Open main menu

Ralph in the Switch Tower/Chapter 28



"They won't move!" cried Young Slavin disgustedly. "They don't budge. Oh, rot on you! guying a fellow," and he slunk back to the armchair in chagrin.

Old Jack laughed till the tears ran down his cheeks. He had tricked his new apprentice into a "grand-stand" display at two levers that had been wedged tight shut and out of use for a month.

He rallied the would-be railroader for a few minutes. Then in his kind-spirited way he took up the matter seriously.

He told Slavin just what his initial duties would be: sweeping out the tower, keeping the fuel supply handy, oiling the lever and rod sockets, cleaning the widows.

Slavin was somewhat disappointed at this dreary routine. When, however, Knight recited his own early experience and what it led to in proficiency and promotion, Slavin became more resigned.

"It looks good," he said longingly. "The day I draw more than board and lodging wages and pull a lever, I'll give you two a banquet. Say, I can hardly wait to begin!"

"When do you begin, Slavin?" asked old Jack.

"Next Monday."

Slavin hung around the switch tower till Knight went away in answer to a 'phone call from the limits tower. Then he sidled up to Ralph.

"Been waiting to tell you," he said in a low tone.

"Something about Van?"


"Did you get any word from him?"

"This morning. Came to the rear jail window, where I wait for him. Said just one word."

"What was it?"


"That was all?"

"Someone inside interrupted him, I think, so that was all."

"'To-night,'" repeated Ralph musingly. "I wonder what he means?"

"Action to-night, of course. Something is going to happen. Last night—you remember what he told me?"

"Yes, Van said he felt sure that Slump and Bemis had the documents stolen from Mrs. Davis."

"That's it," nodded Slavin. "You know Slump wrote a sassy letter to old Farrington."

"So you told me."

"Farrington paid no attention to it. Then Van overheard these two precious schemers concocting a new note. It told old Farrington that they had something better than merely knowing where a certain woman was."

"They meant Mrs. Davis."

"Of course. In this last note they said that they had some very valuable papers belonging to Mrs. Davis. They threatened that if Farrington didn't get them out of that jail inside of forty-eight hours, they would send for Ralph Fairbanks and turn the papers over to him."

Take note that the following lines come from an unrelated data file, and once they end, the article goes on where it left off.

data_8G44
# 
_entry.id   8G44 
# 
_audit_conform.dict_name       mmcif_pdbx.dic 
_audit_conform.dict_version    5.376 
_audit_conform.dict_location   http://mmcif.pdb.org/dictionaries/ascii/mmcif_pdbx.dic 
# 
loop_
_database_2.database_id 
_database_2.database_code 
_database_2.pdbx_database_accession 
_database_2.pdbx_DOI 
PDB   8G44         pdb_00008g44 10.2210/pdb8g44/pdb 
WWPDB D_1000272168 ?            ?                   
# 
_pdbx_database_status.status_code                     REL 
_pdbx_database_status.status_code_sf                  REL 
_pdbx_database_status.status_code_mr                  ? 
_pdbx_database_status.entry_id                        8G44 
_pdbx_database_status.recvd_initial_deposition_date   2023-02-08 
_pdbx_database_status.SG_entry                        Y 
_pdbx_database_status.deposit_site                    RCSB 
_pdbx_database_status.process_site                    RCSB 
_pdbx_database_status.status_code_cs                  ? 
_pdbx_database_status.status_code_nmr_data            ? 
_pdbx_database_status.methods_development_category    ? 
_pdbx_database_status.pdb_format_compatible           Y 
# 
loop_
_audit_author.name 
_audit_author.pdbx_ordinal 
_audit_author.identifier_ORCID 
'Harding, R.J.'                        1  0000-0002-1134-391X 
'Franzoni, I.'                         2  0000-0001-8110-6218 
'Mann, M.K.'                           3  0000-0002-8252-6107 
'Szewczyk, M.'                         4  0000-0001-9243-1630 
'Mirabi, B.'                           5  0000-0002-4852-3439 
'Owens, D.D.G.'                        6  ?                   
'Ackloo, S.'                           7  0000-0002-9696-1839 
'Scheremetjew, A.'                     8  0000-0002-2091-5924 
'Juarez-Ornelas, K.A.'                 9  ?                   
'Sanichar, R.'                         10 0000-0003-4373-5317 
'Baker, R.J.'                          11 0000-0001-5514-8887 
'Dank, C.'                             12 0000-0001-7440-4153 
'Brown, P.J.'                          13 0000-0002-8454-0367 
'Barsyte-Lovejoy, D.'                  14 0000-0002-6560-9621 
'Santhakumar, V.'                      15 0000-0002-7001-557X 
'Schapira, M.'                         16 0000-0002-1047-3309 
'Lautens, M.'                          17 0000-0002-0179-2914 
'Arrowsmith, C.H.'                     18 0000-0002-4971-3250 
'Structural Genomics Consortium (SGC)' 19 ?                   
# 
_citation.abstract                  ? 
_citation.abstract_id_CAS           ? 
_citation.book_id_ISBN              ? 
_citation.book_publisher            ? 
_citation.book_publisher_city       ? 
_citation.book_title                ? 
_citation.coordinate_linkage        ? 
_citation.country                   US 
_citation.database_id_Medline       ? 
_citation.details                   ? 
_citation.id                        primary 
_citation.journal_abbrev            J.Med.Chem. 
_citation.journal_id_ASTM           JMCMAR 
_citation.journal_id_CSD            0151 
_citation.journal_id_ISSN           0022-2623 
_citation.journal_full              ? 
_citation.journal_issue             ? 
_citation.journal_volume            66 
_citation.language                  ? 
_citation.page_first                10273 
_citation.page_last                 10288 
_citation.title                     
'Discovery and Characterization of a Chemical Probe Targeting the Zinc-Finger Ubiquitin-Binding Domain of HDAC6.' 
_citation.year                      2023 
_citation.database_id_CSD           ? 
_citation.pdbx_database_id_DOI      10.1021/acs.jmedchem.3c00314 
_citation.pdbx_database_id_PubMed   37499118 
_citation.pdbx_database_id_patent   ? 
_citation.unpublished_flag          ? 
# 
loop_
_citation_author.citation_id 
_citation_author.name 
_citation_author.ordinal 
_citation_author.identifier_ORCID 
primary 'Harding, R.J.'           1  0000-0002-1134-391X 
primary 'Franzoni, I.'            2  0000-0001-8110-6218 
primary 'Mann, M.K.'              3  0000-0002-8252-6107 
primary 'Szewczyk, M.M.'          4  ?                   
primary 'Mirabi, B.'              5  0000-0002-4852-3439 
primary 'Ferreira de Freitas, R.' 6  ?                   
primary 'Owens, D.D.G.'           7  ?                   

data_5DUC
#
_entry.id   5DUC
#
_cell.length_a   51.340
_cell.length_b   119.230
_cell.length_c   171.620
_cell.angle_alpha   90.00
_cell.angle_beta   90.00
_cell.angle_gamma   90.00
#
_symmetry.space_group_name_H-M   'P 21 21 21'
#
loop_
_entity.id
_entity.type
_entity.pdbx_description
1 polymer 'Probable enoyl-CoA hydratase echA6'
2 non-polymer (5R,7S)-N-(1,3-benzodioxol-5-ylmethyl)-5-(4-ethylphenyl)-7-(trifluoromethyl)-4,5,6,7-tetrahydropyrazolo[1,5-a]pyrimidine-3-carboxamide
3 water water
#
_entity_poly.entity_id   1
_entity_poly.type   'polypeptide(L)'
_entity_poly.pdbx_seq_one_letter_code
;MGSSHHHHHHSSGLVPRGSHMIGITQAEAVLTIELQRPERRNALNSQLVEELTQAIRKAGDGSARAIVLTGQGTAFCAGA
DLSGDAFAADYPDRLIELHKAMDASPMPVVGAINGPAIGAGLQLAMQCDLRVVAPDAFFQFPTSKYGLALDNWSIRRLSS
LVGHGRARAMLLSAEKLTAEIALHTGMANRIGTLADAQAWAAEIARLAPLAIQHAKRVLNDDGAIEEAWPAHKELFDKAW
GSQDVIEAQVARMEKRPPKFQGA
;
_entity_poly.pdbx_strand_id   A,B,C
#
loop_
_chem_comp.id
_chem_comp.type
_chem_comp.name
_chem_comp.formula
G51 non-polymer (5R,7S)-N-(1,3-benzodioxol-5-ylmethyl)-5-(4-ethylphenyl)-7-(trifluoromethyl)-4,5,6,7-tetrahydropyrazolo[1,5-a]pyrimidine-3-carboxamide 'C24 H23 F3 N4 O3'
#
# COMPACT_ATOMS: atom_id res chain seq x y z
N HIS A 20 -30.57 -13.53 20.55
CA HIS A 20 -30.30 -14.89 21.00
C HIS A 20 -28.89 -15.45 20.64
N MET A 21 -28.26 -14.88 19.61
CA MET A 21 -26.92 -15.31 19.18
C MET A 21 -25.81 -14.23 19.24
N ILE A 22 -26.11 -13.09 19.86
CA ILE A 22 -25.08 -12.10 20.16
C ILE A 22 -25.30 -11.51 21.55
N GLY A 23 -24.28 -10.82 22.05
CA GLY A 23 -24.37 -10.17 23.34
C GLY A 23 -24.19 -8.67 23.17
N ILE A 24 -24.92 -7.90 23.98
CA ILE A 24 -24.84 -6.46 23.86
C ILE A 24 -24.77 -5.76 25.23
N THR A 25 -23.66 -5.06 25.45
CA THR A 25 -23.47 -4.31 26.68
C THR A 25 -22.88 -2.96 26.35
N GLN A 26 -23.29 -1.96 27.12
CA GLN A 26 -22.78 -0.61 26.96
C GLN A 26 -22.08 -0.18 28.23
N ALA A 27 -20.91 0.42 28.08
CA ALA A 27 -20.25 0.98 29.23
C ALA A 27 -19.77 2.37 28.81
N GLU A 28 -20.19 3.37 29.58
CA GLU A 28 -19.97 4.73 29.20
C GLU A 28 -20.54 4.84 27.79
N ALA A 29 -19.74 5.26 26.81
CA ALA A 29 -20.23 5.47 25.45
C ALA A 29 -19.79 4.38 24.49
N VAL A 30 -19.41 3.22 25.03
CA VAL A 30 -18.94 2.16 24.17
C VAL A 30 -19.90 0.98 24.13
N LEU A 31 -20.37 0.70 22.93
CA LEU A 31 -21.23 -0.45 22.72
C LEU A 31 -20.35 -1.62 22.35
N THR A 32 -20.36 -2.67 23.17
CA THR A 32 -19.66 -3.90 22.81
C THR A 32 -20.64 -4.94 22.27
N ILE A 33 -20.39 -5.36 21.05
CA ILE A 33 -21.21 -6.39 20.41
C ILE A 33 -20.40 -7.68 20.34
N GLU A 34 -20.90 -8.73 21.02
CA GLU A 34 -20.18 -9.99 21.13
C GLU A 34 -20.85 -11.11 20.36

"This is getting interesting," remarked Ralph.

"And exciting. Oh, something is sure to drop, soon. That old miser will never go any twenty thousand dollars' bonds on those two scape-graces."

"It is not likely," said Ralph. "Do you think Farrington paid any attention to the second note?"

"I think he did."

"Why so?"

"As I left the jail, I saw his coachman come out of the building. He had an empty basket on his arm. I think he had been taking some food and such fixings to Ike Slump & Co."

"And the latest is Van's 'To-night'," mused Ralph. "Slavin, you will keep a close watch on things, won't you? I believe affairs are very near a crisis."

"I'll not miss anything," Slavin assured Ralph stanchly—"least of all you, when there's any important word to report."

Ralph was restless and expectant all that evening at home. He sat up till ten o'clock, hoping that Slavin might bring him some word.

None came, however. He went to bed, and as usual left the house for the switch tower at 7.30 in the morning.

Just as Ralph neared the depot yards, a small boy with a bundle of papers under his arm darted down the street.

Ralph remembered that this was "paper day." He paused and listened as the lad shouted out his wares.

"Extry! extry!" he called.

"Here, boy—what have you got extra?" asked a passer-by.

"Full account of the great Stanley Junction jail escape!"

"What's that?" cried Ralph irrepressibly.

"Hey, never mind—I'll tell you," pronounced Slavin's voice suddenly at his elbow. "I'm out of breath. Just missed you at your house, and ran all the way here after you."

"Slavin, what is this I hear—a jail escape?"

"Yes—Slump and Bemis. It seems someone smuggled some tools in to them yesterday."

"Farrington's man."

"That's how I figure it out," assented Slavin. "Anyhow, they discovered that the prisoners were gone about midnight. I didn't hear of it until about an hour ago. I hurried to the road detective. He got a 'phone from Van Sherwin at the jail about two o'clock this morning. It was to wire to the jailer to give him his liberty."

"What—Van gone, too!" exclaimed Ralph.

"That's the way it looks. I just came from the jail. They had let Sherwin go. The jailer said he had left a note. For Ralph Fairbanks. I took it to deliver. Here it is."

Ralph eagerly tore open the letter Slavin handed him.

It contained Van's signature in initials, and one line only. This read:

"Got track of Mrs. Davis—I have the stolen papers."